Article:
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Bbc Spin: Reply To Complaint

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I complained to the BBC regarding the bias headline in the following report:

House Prices to Rise 3%

The reply:

Dear Mr Test

Thanks for your e-mail.

Well, the Halifax is one of the largest mortgage lenders in the UK. We

also quote an economics consultancy - Capital Economics - that

released a different forecast on the same day.

I would agree with your judgement if we had not reported the predictions

of Capital Economics.

But we reported both, and on balance the views of the country's largest

mortgage lender are of more importance than that of a group of City

economists - although both are worth reporting.

Theirs is only that much that can be put into a brief headline without

making it meaningless, and believe it is correct to lead the story with

Halifax.

Regards,

Tim Weber

Business Editor

BBC News Interactive www.bbc.co.uk/business

My latest reply:

Dear Mr Weber,

You have revealed a major flaw in your thinking with your reply.

It is exactly because the Halifax is "one of the largest mortgage lenders in the UK" that you should be cautious of their press releases! However, on this occasion you provided balance with the report from Capital Economics which I commend.

But, you have missed the point of my complaint. The headline does not represent the balanced article. It tends towards the "bullish" report from the vested interest. Therefore, the bias is explicit; an unacceptable situation for an independent report.

How about:

Experts divided on House Prices.

Mixed Messages for Housing Market

Indepedent Economists disagree with Mortage Lenders

House prices may rise, or fall!

House Prices: Who do you believe?

Compare to:

House prices to rise 3%.

Clearly your headline is unacceptable. I expect better from the BBC.

But, credit to the BBC for taking time to reply.

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Looks like Mr Weber has been getting through his back log of complaints! Here's mine:

Remember this report from the OECD? http://www.thisismoney.co.uk/mortgages/art...87&in_page_id=8

OECD Source: http://www.oecd.org/dataoecd/41/56/35756053.pdf

My e-mail (ok, I was annoyed when I wrote it):

Dear Sir

Why is the OECD (Organisation for Economic Co-operation and Development)

report not mentioned on your website or other news formats? This is a

vital piece of economic news, that should be reported. If you look at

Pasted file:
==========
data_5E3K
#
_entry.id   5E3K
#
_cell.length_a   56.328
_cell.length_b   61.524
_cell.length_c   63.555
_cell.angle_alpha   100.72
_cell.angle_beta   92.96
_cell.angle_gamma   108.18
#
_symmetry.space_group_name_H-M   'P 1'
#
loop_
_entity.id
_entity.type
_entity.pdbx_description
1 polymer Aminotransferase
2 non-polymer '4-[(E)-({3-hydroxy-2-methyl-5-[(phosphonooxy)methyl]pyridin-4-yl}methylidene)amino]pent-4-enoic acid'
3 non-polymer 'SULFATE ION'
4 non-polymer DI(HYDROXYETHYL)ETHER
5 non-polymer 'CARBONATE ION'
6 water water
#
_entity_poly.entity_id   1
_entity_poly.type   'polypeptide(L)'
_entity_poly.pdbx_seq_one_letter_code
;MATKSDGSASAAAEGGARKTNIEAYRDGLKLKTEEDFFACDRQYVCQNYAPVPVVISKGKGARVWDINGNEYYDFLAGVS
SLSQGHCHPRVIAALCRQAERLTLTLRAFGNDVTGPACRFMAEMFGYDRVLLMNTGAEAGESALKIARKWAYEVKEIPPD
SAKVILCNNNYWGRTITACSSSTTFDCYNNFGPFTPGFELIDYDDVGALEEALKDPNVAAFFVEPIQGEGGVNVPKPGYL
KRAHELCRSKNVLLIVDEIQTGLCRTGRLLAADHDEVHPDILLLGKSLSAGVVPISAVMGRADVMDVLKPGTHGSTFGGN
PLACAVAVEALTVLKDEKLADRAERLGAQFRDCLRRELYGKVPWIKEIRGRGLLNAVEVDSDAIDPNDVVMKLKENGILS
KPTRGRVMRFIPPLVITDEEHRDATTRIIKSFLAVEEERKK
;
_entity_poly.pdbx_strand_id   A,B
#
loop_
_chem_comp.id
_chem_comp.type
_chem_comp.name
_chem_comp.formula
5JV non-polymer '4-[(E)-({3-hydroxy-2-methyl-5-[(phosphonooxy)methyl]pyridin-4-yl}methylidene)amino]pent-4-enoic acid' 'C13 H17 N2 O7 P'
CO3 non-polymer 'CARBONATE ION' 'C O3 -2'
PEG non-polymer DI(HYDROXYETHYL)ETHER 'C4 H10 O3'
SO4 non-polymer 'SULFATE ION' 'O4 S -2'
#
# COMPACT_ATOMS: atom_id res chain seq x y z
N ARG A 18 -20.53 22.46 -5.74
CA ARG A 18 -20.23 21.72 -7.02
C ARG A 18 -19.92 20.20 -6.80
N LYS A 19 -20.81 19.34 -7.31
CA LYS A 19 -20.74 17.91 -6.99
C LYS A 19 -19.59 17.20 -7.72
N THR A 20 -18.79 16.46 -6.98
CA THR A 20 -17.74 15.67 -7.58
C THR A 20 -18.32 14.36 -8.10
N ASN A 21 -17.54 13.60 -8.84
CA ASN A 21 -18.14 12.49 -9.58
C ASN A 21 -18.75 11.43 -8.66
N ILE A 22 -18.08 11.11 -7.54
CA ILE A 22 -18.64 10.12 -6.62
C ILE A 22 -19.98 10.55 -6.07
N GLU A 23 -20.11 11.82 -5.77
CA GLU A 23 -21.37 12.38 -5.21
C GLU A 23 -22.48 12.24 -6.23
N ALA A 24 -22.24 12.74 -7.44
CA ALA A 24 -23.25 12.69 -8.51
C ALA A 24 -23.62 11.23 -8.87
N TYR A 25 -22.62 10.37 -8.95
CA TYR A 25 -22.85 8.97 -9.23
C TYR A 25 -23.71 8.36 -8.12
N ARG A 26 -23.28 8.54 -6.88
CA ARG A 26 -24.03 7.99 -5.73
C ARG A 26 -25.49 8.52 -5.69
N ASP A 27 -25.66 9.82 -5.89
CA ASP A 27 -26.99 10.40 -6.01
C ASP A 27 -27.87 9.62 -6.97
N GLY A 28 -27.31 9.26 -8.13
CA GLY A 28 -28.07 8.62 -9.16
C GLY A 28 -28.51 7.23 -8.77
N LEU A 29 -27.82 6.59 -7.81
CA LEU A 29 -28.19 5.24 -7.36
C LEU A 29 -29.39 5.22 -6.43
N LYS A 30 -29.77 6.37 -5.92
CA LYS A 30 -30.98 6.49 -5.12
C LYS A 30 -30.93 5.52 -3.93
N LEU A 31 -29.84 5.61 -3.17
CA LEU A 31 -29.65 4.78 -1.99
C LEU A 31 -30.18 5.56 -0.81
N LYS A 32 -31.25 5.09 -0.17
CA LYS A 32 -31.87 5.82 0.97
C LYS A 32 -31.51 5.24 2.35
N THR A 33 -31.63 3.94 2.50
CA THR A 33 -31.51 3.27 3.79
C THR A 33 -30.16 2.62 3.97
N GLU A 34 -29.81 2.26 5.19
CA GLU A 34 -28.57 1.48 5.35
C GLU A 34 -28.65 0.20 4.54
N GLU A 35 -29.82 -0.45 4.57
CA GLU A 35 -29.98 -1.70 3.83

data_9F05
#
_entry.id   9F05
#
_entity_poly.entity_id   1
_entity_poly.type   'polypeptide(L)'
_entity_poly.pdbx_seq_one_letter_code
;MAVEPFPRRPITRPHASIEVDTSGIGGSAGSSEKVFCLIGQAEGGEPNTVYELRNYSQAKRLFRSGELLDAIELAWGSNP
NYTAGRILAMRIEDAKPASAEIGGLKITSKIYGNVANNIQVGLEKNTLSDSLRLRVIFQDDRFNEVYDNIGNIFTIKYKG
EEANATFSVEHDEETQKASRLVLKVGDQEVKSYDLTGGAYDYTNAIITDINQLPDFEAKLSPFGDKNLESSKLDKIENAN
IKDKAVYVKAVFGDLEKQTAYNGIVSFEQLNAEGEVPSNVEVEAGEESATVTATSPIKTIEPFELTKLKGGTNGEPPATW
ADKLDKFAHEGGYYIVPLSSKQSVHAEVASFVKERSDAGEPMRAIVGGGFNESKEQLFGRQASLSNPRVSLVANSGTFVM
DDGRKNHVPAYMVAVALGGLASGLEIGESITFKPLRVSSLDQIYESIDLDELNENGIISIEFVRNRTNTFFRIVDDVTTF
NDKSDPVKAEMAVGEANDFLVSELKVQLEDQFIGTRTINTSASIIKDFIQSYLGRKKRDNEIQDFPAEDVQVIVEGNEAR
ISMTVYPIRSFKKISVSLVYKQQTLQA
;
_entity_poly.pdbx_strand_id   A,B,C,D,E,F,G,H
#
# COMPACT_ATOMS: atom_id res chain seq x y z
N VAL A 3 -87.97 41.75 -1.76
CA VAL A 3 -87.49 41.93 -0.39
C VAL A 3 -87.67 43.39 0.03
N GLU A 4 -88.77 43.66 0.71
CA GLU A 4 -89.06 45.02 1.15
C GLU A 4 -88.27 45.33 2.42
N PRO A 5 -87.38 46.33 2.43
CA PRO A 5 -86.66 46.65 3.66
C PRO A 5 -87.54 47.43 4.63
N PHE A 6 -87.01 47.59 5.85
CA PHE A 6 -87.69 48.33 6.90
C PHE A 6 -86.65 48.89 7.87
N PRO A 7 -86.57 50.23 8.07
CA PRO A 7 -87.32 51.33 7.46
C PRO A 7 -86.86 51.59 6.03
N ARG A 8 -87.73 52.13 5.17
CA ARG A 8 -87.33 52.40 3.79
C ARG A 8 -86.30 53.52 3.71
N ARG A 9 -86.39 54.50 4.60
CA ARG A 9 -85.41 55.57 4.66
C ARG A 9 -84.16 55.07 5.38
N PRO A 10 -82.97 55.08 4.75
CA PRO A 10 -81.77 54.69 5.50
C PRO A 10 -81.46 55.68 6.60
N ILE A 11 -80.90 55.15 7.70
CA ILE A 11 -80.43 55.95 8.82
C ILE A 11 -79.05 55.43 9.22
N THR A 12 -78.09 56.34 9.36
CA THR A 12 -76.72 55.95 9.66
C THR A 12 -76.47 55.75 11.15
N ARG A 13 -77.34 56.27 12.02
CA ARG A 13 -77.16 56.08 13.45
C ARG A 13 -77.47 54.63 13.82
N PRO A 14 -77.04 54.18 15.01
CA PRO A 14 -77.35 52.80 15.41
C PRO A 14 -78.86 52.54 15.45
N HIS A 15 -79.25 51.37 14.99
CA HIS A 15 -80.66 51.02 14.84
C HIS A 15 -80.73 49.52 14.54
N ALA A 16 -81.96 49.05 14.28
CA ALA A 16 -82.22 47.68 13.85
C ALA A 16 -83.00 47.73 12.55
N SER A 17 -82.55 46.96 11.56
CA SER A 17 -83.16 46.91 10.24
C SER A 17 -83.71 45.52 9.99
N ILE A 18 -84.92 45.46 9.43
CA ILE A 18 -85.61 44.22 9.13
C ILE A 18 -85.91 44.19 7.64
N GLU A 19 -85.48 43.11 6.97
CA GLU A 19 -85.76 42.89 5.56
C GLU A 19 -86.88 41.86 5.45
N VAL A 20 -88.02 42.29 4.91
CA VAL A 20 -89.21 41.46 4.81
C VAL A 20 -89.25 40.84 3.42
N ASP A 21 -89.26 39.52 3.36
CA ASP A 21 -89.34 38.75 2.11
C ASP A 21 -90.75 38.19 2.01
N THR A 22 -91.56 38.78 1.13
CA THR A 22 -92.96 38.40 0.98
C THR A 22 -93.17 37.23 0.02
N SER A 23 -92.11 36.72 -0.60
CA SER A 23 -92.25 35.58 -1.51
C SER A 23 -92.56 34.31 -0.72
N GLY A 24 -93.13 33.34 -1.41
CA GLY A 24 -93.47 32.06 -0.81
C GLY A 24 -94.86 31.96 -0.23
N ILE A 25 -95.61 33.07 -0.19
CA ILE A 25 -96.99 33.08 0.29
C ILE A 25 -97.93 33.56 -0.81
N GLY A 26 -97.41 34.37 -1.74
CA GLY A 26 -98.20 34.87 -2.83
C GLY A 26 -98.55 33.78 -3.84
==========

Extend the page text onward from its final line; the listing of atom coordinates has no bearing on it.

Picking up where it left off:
other media organisations, you will see they have mentioned this report.

Even the Financial Times reported this on their front page

(http://news.ft.com/cms/s/8b59cd22-612a-11d...00779e2340.html),

i.e. this is very important news.

You also mention other reports from OECD are mention by yourseleves,

e.g. http://news.bbc.co.uk/1/hi/business/4480882.stm.

So why have the BBC not reported this?

I believe the BBC is very biased when choosing which report to mention;

and this has been going on for a while when refering to the housing

market in particular.

I am very disapointed in your biased reporting, hence my written

complaint.

BBC Reply:

Dear XXXX

Many thanks for your e-mail and apologies for the delay in getting back

to you, but it's been a very busy month.

Well, the OECD report was released on a very busy news day (and the day

before the report of the Turner Commission on Pensions), and we just did

not have the people to write it, and to be honest it didn't really say

anything new.

We have reported numerous times various assessments that the housing

market is overvalued - we were actually one of the first to do so, when

several years ago we gave big coverage to a Capital Economics assessment

that suggested that house prices were overvalued by some 30% (a number

that the company has revised downwards since).

Whenever we report that somebody says or predicts that house prices are

going up, we are criticised for talking up the market. Whenever we

report that somebody says or predicts that the housing market is

cooling, we're accused of trying to crash the market.

The debate about the state of the property market is very vigorous, and

the issues raised are highly contentious.

I appreciate that, but believe that we give a balanced view of all sides

in the debate.

We try to cover it comprehensively, especially given the great interest